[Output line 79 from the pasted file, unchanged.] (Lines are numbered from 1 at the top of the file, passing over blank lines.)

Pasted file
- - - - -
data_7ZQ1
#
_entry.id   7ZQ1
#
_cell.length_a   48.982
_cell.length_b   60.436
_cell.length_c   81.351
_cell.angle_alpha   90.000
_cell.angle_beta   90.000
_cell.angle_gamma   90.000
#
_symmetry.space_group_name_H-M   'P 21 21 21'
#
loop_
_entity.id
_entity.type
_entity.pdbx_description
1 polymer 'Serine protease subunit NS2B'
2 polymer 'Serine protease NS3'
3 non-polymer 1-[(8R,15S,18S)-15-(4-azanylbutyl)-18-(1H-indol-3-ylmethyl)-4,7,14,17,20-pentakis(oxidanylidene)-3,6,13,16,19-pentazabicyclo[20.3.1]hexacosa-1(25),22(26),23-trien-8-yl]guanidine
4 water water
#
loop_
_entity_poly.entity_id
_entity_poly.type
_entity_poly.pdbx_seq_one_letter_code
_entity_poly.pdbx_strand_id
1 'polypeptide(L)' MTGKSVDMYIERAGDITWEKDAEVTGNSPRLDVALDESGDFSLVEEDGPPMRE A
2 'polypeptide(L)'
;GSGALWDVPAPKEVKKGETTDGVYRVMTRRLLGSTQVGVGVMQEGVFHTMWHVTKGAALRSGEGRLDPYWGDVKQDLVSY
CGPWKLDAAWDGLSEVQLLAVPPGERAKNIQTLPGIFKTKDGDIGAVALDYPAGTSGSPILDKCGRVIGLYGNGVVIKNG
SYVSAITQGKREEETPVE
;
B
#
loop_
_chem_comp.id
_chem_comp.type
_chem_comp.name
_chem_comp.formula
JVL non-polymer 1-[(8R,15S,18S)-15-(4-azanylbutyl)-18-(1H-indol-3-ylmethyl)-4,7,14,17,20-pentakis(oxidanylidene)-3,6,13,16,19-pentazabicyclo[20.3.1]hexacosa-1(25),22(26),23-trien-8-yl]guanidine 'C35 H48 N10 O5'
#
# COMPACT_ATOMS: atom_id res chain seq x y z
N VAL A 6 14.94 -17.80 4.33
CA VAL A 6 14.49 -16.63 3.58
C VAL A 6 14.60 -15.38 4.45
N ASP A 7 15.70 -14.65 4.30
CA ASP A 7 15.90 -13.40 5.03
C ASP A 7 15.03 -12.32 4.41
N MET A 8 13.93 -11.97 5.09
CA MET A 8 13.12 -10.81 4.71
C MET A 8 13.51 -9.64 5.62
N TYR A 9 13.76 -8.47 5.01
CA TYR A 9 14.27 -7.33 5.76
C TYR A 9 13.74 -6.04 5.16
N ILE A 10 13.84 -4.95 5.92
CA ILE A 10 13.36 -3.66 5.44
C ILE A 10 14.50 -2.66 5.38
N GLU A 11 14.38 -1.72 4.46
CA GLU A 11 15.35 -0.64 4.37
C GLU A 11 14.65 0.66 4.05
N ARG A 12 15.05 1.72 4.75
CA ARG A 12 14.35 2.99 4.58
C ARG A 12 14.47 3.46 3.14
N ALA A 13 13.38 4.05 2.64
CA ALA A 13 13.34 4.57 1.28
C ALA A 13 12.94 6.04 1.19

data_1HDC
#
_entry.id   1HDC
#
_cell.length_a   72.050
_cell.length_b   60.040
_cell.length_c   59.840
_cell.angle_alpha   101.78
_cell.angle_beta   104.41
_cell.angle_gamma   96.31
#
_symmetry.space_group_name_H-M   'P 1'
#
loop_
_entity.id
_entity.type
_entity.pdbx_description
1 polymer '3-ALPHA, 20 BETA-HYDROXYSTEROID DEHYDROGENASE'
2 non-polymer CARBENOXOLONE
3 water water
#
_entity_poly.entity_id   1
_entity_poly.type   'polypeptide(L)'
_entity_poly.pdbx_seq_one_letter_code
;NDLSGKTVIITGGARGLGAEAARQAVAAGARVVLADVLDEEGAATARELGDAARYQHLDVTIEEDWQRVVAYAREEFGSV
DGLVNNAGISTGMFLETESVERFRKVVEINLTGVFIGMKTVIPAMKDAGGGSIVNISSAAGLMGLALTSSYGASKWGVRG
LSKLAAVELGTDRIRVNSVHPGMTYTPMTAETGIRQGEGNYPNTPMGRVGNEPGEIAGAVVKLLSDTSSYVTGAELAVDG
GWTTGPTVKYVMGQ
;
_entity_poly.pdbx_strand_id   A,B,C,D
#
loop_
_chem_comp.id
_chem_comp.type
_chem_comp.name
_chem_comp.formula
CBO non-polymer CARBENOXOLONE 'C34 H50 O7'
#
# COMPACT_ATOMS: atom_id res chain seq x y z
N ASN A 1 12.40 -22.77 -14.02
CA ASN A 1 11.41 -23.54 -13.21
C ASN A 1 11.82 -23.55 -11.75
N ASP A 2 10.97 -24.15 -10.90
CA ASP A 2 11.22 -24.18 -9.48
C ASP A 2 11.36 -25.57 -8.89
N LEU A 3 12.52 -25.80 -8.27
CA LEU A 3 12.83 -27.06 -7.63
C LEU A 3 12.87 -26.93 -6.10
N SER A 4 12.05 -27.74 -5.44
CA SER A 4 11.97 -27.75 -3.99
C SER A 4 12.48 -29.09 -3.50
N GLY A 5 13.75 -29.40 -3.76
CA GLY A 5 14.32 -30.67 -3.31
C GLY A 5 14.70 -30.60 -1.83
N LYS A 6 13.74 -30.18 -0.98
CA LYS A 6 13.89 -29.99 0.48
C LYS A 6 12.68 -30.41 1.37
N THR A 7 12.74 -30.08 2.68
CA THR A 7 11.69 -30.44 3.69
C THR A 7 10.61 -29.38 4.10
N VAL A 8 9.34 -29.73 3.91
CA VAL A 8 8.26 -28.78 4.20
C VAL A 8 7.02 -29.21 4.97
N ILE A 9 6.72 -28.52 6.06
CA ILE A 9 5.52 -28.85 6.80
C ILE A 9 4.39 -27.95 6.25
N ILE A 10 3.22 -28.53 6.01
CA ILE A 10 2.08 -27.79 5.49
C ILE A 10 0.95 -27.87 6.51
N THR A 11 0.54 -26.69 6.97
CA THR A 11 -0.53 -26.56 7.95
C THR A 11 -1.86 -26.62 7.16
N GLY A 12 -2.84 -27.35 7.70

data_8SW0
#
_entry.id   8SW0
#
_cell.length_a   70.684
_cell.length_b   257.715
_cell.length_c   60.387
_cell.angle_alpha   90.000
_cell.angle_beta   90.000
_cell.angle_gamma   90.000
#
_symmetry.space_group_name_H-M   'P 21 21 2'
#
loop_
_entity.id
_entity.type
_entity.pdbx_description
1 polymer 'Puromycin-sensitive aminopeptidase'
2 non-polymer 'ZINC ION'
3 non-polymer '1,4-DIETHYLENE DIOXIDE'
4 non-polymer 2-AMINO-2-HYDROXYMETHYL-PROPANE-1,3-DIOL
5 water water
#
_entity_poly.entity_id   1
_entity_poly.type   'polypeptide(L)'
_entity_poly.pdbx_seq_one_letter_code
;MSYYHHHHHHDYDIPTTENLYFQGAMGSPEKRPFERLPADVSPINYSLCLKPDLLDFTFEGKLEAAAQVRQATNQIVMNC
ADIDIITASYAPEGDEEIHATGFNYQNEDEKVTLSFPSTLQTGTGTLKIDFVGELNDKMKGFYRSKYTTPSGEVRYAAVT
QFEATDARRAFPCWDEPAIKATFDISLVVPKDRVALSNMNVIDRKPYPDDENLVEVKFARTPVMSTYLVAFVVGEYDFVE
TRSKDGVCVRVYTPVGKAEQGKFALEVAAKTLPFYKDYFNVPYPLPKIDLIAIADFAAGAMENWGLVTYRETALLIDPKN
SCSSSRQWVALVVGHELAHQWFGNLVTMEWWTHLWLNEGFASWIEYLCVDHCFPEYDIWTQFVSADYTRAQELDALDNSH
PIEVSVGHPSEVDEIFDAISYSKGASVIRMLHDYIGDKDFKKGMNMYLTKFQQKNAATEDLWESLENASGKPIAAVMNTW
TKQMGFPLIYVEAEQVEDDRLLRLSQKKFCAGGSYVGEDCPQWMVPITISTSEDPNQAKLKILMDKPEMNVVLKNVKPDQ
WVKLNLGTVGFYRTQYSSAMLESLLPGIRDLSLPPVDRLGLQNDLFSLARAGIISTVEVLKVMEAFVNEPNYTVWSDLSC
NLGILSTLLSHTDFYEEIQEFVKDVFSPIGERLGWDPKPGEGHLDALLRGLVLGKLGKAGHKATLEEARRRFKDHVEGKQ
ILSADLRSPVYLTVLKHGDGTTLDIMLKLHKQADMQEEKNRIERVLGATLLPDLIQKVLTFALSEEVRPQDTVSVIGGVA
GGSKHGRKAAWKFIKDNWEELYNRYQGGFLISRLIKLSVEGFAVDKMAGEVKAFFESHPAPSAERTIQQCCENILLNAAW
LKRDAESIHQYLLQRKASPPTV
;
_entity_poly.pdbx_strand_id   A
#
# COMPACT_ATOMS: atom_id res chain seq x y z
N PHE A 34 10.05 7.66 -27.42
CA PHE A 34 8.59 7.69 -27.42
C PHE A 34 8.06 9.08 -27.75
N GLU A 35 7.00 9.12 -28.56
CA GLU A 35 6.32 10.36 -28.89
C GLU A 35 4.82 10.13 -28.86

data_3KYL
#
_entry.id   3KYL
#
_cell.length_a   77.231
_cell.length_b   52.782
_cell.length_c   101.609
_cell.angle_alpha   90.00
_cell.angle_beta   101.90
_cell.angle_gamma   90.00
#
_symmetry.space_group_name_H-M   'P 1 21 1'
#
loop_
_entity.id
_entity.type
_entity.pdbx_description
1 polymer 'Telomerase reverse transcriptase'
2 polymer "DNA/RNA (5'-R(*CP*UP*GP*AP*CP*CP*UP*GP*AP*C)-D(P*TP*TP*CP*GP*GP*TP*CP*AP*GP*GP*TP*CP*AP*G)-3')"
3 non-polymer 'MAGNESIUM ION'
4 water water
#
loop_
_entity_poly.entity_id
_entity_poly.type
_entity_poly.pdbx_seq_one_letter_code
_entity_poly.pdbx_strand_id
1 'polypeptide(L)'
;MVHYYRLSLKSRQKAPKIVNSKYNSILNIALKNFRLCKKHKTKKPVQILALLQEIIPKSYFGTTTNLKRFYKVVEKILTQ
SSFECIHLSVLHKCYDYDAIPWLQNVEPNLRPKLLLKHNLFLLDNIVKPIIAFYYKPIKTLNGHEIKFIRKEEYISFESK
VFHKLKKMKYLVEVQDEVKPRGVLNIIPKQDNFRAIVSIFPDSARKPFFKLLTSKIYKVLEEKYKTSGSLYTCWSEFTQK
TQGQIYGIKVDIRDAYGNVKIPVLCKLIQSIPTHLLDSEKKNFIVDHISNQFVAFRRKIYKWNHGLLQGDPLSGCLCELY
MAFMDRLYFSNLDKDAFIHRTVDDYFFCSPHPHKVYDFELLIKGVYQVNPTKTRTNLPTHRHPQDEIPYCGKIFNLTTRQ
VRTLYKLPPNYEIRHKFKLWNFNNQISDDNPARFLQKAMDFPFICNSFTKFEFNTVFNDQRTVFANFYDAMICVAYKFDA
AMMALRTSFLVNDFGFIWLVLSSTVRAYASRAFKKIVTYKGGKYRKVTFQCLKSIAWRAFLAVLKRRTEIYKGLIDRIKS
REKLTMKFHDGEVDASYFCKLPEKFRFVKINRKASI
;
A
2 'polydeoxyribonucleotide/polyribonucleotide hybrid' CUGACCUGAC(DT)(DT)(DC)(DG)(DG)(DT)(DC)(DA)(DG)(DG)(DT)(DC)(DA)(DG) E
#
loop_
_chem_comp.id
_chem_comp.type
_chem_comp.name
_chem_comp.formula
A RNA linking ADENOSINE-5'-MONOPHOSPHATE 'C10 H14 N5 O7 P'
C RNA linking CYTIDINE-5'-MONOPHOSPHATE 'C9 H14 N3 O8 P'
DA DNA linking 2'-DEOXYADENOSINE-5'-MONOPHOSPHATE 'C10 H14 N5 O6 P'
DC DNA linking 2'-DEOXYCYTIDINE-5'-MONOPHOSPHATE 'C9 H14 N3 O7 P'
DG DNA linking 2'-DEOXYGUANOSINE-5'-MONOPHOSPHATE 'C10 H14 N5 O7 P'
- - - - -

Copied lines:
_symmetry.space_group_name_H-M   'P 1'